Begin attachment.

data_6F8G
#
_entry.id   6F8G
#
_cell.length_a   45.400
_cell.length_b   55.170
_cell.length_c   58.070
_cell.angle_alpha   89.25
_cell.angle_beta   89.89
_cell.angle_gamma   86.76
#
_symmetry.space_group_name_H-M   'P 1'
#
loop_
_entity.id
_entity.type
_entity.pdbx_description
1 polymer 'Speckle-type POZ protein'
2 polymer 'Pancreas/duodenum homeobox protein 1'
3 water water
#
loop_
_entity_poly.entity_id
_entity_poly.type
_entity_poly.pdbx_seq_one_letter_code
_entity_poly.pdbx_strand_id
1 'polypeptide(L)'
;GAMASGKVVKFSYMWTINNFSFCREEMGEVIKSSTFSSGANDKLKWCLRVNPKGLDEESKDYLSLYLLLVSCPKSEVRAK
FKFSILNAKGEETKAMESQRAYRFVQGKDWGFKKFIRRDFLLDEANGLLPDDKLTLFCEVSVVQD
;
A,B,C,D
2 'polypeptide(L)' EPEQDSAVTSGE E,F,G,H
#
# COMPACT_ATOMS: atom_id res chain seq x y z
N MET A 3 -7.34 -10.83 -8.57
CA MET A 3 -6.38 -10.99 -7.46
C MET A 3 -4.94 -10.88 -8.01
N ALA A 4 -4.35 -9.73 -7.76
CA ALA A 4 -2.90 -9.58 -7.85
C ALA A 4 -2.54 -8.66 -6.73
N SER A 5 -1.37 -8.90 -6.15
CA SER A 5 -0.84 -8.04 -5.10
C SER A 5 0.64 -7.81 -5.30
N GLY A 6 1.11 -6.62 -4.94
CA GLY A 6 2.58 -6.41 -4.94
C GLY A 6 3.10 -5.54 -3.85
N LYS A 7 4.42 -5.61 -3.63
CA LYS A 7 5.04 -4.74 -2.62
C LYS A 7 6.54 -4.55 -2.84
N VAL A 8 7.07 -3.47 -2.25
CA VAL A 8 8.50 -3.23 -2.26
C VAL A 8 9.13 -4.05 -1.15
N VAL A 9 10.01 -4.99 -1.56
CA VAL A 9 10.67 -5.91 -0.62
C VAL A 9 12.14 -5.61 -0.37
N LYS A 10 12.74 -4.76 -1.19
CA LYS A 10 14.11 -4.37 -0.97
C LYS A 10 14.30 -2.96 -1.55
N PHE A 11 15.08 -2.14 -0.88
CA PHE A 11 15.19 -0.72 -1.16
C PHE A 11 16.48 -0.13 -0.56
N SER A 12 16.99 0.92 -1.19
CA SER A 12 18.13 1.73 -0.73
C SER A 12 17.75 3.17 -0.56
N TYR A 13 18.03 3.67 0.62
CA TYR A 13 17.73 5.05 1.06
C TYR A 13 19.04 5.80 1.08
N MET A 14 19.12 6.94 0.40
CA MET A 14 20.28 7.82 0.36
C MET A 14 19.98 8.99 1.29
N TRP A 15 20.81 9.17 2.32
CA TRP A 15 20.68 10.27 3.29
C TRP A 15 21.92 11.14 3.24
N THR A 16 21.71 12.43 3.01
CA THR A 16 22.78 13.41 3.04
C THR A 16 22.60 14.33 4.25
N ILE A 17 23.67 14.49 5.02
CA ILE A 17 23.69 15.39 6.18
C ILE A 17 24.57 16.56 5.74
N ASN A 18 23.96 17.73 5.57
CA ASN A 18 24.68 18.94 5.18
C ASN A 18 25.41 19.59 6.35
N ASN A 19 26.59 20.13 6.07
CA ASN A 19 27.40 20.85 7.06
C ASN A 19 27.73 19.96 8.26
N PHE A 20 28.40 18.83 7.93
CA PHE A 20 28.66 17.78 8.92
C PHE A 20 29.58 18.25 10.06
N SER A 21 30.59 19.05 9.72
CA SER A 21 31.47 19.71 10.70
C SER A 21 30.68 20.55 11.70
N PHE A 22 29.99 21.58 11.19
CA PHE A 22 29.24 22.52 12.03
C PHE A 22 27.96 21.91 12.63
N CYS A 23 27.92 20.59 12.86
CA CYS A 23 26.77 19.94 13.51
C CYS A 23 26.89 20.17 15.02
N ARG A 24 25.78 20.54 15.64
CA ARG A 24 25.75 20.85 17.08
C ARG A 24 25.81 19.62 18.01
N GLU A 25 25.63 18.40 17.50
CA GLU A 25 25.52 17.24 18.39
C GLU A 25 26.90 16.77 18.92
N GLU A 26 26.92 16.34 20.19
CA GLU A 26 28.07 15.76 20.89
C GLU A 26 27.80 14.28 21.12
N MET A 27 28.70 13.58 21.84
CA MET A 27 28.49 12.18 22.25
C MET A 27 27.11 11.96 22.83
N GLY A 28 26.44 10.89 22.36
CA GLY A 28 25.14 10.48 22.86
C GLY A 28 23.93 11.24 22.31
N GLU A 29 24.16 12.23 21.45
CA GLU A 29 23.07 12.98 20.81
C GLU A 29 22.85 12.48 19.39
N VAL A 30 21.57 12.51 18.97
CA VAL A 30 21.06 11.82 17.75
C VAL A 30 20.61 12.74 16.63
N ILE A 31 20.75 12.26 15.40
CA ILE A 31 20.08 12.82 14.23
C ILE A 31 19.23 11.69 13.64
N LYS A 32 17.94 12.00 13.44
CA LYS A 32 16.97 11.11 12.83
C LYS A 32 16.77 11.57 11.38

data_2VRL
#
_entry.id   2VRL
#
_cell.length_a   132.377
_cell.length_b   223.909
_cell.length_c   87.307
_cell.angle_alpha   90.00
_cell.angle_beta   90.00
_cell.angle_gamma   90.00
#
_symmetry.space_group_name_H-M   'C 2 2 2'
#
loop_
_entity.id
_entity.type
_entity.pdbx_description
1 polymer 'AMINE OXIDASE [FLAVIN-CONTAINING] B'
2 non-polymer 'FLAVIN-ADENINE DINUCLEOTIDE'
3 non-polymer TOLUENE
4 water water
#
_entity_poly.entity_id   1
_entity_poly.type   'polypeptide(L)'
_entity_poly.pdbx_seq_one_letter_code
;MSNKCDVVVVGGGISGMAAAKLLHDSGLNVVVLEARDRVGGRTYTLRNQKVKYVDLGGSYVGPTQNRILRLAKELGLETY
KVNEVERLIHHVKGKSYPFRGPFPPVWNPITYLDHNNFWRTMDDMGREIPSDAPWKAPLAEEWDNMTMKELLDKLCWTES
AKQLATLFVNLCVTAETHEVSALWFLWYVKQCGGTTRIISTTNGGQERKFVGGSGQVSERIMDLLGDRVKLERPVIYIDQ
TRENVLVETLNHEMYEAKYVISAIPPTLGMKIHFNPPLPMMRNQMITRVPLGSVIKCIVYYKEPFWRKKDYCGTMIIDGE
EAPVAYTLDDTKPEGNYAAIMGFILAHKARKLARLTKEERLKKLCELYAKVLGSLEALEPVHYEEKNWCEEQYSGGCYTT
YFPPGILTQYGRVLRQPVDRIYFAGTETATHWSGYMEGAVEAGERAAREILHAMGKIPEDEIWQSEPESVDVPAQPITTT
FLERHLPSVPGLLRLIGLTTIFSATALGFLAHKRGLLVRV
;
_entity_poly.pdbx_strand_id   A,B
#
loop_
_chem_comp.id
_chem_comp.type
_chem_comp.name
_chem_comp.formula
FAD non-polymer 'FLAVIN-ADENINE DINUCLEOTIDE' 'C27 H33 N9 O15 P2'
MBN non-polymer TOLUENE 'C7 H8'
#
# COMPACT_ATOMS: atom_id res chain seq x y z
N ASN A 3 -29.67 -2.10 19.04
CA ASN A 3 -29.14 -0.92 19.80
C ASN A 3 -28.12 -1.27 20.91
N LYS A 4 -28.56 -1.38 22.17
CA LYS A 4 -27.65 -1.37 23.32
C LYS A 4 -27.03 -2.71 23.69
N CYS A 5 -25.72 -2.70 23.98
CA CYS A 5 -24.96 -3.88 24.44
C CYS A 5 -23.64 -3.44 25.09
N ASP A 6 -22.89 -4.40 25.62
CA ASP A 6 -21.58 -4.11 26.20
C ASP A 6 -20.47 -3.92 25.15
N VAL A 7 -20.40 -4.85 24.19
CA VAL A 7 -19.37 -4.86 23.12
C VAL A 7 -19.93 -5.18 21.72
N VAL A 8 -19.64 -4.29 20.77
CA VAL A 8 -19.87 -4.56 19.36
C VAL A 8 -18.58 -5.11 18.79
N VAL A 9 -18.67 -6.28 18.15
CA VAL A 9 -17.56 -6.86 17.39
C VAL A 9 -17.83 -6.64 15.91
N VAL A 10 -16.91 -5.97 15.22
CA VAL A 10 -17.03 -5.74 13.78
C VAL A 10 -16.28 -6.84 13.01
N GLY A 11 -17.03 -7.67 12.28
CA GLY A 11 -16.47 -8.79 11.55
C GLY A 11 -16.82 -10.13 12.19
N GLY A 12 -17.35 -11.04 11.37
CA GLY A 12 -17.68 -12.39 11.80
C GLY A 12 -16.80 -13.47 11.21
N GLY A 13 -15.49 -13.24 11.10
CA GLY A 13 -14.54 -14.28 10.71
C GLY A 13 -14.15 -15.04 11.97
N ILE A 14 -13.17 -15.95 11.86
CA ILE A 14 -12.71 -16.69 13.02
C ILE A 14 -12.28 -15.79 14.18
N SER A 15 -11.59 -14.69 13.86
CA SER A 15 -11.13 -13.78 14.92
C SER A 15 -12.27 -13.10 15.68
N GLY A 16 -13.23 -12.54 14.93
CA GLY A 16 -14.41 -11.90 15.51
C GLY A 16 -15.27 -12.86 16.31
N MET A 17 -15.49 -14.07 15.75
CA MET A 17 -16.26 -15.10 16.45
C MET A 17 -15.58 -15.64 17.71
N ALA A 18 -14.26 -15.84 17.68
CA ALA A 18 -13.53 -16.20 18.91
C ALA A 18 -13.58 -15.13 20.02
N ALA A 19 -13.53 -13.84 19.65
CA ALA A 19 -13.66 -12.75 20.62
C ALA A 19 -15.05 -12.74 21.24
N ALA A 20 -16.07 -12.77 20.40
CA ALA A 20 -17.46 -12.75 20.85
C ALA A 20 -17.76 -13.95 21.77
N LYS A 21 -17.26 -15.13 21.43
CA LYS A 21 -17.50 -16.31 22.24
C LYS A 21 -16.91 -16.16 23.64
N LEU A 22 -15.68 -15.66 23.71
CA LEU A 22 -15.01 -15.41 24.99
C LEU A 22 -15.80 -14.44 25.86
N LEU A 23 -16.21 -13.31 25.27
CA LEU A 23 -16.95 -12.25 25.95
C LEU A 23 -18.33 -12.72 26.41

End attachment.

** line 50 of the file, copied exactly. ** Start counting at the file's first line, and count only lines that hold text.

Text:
N VAL A 8 7.07 -3.47 -2.25